Faith is high on the public agenda at the moment. Last week saw the Muslim Festival of Eid, marking the end of the month of fasting, as well as the Jewish New Year. The media covered the controversy of the planned public desecration of the Koran by an extreme religious fringe group in Florida, and later this week Pope Benedict is visiting Britain, a visit which is occasioning a wide range of responses in our diverse country.
How does a Christian respond to living in a land of so many faiths, and none? There is the fortress approach: put up high walls; only if you are on the inside are you coming anywhere near to God. And only Christians, and often only a specific type of Christian, are on the inside of the fortress. At the opposite end of the spectrum is the ‘new age’ approach which says that all faiths are equally good ways to God.
Neither of these works for me. I need to find a way of both of being a real Christian, and at the same time having a profound respect for the beliefs of others.
Muslims worship the one God, merciful and all-powerful, who has spoken to humanity; they try to submit to His will; like Jews and Christians, they acknowledge Abraham as a spiritual ancestor. Though they do not acknowledge Jesus as God, they revere Him as a prophet. They live their lives in expectation of God’s judgement. Finally, they value the moral and family life, and worship God through prayer, almsgiving and fasting.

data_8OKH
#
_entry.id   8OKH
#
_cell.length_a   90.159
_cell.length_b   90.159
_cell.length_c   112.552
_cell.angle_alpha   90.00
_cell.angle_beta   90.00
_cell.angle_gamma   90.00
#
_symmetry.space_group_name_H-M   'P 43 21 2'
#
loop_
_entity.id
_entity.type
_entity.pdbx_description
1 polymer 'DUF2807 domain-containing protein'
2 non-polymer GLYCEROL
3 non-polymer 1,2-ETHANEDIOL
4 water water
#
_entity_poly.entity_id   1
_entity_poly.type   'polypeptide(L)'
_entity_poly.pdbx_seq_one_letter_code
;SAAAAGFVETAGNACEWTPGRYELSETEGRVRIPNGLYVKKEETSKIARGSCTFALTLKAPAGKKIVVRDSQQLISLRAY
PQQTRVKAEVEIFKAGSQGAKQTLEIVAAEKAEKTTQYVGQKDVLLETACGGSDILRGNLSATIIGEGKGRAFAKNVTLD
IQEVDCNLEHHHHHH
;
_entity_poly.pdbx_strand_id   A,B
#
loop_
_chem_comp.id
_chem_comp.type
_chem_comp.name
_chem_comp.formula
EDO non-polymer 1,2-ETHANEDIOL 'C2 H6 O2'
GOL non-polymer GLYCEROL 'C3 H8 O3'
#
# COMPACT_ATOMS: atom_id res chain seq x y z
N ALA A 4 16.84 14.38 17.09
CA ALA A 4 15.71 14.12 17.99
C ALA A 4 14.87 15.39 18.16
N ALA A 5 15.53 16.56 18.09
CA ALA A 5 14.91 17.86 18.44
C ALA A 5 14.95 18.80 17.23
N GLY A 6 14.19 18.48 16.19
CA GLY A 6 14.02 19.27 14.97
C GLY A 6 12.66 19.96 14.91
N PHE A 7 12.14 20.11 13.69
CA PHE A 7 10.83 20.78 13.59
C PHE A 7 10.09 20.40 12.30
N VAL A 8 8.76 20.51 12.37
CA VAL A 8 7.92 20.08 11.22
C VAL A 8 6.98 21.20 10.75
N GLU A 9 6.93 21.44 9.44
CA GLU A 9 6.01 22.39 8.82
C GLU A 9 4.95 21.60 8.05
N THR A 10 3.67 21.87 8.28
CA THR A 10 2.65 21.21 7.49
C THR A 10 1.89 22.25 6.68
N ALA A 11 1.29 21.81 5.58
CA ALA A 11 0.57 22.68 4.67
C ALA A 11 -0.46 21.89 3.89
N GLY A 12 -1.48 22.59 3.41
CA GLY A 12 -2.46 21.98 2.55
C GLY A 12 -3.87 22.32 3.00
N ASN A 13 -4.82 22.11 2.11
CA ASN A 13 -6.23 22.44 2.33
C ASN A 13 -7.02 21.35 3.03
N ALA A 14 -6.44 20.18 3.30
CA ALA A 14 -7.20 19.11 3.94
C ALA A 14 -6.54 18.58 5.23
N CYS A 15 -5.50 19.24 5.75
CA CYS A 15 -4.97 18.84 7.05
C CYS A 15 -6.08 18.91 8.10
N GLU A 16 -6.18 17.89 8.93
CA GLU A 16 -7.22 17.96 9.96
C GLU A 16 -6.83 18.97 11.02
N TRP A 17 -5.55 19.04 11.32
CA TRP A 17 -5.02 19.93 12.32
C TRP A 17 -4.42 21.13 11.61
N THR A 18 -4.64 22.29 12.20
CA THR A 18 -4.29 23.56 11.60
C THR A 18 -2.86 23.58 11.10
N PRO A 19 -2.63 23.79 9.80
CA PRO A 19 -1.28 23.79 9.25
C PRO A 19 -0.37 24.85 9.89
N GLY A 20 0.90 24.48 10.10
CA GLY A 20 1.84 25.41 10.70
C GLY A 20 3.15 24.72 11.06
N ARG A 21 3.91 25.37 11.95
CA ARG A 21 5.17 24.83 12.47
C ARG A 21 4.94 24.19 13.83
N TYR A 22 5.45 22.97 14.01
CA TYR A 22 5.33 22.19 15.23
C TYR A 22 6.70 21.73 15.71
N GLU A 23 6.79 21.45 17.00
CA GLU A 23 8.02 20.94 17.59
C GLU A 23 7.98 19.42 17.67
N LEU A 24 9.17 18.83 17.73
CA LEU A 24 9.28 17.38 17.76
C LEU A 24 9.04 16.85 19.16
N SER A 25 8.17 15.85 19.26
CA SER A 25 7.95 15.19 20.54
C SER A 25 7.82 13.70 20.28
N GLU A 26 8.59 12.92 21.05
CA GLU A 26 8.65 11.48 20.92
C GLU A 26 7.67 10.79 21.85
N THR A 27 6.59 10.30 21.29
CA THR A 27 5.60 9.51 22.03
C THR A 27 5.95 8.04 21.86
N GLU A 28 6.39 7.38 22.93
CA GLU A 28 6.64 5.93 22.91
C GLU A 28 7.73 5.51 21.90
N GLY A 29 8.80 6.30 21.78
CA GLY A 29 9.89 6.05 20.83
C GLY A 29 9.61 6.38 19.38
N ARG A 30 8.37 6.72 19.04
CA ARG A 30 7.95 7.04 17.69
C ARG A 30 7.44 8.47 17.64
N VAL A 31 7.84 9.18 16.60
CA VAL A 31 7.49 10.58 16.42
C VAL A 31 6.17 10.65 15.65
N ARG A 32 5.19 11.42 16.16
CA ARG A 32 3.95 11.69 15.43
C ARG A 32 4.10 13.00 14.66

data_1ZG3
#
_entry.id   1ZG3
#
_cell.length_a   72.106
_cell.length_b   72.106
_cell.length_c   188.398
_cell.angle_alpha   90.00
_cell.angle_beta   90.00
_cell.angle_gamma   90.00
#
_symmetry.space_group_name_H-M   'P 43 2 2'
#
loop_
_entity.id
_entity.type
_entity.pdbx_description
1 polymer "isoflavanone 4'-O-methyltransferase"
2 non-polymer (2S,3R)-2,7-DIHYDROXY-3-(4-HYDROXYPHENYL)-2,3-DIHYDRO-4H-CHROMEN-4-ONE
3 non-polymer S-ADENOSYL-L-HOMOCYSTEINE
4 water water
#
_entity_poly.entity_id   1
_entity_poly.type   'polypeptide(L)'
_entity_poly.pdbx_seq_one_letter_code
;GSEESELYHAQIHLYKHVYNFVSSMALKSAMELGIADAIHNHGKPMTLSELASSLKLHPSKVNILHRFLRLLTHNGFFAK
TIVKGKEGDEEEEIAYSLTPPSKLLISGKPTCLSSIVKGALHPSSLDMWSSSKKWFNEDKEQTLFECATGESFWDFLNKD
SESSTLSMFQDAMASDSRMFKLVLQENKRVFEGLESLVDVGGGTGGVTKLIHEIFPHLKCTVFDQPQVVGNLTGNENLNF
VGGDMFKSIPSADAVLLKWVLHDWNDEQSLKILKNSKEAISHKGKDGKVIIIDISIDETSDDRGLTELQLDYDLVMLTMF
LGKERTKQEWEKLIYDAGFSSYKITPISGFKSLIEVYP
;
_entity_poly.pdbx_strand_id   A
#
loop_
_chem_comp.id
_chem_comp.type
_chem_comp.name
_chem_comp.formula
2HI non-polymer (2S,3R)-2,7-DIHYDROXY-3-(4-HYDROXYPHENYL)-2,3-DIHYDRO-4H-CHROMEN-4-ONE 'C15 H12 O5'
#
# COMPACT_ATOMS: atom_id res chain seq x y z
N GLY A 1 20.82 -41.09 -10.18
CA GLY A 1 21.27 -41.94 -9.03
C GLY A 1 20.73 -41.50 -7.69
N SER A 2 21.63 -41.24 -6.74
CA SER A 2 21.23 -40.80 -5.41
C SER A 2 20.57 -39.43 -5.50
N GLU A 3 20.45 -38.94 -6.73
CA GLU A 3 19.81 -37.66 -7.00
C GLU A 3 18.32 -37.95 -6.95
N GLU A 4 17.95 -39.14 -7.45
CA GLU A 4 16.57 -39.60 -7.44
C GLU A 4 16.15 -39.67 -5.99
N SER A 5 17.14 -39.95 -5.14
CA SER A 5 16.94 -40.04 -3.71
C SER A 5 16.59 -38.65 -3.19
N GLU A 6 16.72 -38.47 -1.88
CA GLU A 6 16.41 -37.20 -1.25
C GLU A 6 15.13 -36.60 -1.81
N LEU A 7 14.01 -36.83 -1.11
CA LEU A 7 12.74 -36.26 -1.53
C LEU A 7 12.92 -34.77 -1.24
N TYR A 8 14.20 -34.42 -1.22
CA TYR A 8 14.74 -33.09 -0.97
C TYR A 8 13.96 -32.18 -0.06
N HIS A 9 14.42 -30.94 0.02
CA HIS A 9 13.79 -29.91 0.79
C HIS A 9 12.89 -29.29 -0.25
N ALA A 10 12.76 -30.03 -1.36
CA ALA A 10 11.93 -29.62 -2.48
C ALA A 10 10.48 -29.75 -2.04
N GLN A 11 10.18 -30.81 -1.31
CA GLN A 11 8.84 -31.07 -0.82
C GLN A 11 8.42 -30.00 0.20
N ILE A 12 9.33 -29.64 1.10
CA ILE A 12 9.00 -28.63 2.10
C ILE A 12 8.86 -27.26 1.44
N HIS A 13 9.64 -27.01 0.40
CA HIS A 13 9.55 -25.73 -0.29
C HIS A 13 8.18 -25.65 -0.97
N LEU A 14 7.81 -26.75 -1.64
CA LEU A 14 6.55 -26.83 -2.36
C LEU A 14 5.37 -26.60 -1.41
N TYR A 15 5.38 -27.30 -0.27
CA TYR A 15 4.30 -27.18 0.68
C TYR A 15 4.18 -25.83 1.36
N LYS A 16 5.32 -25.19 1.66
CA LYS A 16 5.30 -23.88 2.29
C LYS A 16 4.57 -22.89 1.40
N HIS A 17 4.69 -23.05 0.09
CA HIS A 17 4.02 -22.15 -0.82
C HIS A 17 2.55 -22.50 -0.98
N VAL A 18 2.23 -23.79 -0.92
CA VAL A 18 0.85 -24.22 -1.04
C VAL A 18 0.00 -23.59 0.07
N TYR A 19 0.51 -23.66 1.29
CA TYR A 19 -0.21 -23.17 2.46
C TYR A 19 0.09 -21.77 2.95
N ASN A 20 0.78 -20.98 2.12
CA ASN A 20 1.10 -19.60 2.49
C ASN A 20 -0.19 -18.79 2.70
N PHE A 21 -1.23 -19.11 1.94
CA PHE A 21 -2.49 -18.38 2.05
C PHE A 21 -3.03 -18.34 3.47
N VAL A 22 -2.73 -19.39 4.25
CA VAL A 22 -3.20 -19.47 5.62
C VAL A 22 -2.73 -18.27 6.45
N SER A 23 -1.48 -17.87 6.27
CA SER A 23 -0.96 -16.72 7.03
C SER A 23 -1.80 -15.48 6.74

Christians can and must fearlessly proclaim and live by the Christian Gospel. This obliges us to honour our neighbours, bring reconciliation and peace between nations and, following the example of Jesus, be prepared to see God in the most surprising places, and in the hearts of the most unlikely people.